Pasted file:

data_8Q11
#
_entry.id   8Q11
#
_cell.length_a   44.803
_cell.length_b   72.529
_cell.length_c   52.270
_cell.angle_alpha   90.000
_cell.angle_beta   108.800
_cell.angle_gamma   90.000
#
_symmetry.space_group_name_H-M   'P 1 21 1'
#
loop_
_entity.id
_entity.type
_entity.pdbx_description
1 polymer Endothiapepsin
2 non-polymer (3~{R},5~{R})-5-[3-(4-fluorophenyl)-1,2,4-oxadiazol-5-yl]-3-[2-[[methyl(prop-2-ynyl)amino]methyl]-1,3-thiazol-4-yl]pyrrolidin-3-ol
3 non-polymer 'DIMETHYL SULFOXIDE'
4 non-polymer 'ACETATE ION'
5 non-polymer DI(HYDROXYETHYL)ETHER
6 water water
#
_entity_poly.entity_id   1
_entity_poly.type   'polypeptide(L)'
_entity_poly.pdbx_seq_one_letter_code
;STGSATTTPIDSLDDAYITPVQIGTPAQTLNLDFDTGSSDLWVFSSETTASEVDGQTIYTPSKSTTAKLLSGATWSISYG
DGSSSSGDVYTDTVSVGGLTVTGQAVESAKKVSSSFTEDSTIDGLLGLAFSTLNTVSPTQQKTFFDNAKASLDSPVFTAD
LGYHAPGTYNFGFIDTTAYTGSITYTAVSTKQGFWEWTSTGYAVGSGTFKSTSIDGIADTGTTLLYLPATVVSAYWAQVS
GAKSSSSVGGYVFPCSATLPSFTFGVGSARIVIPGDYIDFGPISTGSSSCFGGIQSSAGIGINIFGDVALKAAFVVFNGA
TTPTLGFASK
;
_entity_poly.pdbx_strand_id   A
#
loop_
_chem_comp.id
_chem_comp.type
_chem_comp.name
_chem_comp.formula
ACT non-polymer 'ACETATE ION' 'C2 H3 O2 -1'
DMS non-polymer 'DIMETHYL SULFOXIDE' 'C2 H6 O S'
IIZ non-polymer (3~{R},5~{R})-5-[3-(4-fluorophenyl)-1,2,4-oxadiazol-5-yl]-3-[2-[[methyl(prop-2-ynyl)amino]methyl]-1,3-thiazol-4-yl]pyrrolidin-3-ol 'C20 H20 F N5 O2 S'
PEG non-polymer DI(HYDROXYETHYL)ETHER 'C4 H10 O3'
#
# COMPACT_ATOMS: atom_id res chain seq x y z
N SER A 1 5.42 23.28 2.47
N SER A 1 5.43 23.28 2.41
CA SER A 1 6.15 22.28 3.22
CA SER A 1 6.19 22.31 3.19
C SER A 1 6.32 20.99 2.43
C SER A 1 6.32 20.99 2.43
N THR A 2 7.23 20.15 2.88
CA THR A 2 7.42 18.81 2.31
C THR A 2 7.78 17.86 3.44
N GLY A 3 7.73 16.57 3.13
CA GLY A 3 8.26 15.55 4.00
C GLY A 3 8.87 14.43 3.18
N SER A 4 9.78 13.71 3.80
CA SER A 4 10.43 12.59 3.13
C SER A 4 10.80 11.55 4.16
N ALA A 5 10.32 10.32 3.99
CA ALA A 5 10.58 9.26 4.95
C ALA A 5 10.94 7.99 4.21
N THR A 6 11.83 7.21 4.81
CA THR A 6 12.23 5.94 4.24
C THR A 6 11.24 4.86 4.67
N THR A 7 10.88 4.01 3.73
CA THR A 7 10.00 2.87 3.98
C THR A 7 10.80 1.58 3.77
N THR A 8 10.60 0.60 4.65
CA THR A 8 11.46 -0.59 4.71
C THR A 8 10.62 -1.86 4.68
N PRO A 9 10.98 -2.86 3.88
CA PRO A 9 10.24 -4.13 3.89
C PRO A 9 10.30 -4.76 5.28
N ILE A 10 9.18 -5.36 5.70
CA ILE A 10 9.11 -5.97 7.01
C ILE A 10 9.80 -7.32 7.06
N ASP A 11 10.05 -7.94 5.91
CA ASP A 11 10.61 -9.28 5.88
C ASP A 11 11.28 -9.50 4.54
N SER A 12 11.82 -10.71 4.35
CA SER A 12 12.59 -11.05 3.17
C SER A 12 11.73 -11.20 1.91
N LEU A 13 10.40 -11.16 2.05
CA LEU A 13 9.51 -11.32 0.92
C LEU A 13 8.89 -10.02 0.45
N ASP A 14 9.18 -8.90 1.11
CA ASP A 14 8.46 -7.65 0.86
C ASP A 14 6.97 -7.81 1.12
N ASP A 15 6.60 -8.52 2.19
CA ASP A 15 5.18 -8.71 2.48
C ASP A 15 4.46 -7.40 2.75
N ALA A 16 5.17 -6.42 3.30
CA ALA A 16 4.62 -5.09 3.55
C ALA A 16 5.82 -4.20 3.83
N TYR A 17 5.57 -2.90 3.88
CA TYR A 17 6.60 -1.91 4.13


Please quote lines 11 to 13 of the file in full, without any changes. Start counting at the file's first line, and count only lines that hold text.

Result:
#
_symmetry.space_group_name_H-M   'P 1 21 1'
#